Tropical Cyclone Jasmine continues her slow meandering journey around the South Pacific islands and today she is moving into Tonga.
The cyclone is currently a Category 1 tropical storm – the lowest on the scale but still easily capable of causing serious flooding and widespread wind damage. At her peak she was a Category 4 storm when passing 1300kms north of New Zealand last week. The highest category is 5, like Cyclone Yasi in the summer of 2010 which hit half way between Cairns and Townsville, thankfully in a fairly remote part of Queensland.
Over the weekend Jasmine came within 800 to 1000kms of New Zealand – but a high in the Tasman not only stopped her southerly track towards us, but started to push her eastwards towards Tonga.
Despite Jasmine’s close proximity to Tonga’s main island the region may avoid a direct hit. Today Jasmine has stopped moving north east towards Tonga and is starting to turn 180 degrees – to back track. Latest analysis from the Fiji Met Service shows Jasmine currently heading north-north-west at just 9km/h – or a little over walking speed.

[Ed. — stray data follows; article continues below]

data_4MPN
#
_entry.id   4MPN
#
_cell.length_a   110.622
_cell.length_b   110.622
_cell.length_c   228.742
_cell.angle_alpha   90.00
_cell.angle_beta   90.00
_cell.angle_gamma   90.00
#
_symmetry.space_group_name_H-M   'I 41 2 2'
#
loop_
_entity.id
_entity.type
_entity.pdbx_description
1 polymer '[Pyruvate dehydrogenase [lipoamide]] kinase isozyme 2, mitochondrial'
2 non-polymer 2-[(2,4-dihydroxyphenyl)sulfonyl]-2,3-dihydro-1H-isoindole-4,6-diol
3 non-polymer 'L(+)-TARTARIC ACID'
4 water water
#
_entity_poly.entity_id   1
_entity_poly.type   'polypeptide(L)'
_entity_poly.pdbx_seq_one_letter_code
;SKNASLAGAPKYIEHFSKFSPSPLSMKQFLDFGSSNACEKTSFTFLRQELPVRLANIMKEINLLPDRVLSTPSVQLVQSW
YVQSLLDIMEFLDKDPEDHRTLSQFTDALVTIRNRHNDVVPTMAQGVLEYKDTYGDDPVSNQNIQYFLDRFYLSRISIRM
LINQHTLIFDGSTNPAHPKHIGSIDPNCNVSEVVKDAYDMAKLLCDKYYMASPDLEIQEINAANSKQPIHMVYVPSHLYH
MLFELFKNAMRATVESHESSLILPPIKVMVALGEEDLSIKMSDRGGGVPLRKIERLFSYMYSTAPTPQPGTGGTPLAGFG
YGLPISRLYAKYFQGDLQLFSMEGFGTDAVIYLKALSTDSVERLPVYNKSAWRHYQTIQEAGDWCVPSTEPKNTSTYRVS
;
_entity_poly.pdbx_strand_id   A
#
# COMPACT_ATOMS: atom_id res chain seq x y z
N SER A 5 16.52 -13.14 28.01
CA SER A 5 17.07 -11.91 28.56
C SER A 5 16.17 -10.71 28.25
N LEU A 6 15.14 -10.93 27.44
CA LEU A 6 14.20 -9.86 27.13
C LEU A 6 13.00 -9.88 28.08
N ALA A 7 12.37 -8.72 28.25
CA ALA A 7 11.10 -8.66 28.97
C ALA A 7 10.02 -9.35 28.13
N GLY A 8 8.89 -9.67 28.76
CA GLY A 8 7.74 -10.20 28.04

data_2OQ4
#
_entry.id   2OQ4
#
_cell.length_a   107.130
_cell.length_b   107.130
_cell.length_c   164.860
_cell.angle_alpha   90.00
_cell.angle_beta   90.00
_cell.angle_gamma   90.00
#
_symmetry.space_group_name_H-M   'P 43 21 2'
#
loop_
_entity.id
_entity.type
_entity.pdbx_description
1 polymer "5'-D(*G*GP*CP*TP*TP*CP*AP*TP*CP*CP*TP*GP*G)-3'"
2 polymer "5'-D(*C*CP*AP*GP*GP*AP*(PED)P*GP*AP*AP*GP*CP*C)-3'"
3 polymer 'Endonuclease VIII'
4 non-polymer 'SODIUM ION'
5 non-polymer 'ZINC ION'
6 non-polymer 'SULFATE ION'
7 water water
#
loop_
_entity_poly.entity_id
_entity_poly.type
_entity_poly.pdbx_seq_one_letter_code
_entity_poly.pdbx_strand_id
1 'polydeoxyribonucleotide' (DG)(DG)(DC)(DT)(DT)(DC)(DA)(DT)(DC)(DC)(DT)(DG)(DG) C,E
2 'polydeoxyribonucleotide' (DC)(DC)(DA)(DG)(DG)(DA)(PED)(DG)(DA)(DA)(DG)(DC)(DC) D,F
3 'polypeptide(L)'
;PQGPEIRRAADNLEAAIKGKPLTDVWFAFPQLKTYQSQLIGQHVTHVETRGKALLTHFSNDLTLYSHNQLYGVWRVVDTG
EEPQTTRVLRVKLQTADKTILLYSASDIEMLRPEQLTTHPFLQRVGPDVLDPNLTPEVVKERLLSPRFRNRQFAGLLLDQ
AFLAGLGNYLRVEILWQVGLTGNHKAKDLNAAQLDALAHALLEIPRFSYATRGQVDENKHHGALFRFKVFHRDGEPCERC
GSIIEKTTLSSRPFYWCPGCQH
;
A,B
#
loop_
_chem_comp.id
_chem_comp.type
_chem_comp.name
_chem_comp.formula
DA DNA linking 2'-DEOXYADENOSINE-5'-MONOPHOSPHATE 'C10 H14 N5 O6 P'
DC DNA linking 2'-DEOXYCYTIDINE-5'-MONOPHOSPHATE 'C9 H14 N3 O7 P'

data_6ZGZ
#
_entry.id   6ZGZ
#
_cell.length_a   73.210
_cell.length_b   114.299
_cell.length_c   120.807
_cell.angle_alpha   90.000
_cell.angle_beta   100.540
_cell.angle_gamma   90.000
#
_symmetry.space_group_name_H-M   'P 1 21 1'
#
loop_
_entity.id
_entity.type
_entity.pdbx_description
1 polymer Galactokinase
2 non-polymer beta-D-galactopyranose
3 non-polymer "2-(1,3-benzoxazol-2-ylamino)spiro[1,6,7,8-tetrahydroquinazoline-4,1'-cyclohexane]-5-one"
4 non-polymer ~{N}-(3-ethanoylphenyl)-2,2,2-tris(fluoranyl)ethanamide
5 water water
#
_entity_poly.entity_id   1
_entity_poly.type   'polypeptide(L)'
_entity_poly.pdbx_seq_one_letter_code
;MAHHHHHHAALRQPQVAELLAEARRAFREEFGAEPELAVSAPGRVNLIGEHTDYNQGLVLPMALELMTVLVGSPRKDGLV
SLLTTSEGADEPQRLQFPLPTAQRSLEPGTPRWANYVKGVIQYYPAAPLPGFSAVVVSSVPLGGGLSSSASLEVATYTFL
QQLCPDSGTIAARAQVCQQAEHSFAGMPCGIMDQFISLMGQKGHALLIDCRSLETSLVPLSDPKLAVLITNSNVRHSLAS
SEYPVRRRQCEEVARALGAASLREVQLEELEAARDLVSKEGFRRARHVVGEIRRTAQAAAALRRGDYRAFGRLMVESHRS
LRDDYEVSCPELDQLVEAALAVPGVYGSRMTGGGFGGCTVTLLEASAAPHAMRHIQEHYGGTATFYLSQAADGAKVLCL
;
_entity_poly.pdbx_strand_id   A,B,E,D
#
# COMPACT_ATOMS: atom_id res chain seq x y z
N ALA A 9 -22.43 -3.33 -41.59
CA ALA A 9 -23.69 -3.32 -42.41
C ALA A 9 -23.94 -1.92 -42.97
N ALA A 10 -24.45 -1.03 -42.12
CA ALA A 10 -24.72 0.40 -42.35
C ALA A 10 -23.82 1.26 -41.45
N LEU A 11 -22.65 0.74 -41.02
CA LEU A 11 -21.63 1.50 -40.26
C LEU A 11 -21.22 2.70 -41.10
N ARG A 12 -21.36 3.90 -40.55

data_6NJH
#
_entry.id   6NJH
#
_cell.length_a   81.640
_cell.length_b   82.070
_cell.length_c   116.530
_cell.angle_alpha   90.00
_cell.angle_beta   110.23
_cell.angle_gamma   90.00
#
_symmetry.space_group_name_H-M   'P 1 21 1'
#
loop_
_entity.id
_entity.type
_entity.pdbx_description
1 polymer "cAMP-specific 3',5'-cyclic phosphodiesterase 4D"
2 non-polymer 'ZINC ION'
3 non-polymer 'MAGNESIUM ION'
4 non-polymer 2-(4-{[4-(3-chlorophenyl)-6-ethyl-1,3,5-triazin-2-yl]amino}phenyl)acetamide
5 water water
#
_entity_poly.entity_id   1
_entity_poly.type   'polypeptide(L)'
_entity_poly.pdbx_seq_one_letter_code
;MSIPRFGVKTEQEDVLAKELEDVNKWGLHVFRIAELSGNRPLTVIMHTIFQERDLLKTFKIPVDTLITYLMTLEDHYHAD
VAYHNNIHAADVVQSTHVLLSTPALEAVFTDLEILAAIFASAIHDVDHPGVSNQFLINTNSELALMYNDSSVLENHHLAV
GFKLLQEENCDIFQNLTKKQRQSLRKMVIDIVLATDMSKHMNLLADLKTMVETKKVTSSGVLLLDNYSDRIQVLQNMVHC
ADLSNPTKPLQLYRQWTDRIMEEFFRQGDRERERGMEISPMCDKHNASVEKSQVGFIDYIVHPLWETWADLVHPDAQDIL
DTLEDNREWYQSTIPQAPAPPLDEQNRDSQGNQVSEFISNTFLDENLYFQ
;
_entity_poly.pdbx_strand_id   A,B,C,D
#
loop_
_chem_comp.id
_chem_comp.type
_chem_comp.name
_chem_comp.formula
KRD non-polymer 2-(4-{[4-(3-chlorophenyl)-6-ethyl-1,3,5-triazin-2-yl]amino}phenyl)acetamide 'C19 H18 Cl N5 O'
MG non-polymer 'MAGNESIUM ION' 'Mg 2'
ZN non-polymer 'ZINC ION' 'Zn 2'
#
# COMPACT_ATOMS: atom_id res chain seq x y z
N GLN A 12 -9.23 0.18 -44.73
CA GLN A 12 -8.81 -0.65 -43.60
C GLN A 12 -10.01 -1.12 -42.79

In other words, the storm has stalled just to the west of Tonga and is now starting to curve back where she came from.
Over the next couple of days the cyclone will start to turn back on itself, heading westwards then turning more south west pointing towards New Zealand.
But the cyclone’s days are numbered. Unfavourable conditions means it will eventually become just a tropical low then most models show it dropping south 1000 to 2000kms east of New Zealand and having no real direct impact on our weather at all.
It is possible that Jasmine’s remnants could get caught up in an easterly flow that may fuel more cloud and humidity over northern New Zealand, but the risk is considered fairly low at this stage.
Latest track and predicted track for Cyclone Jasmine – courtesy of Fiji Met Service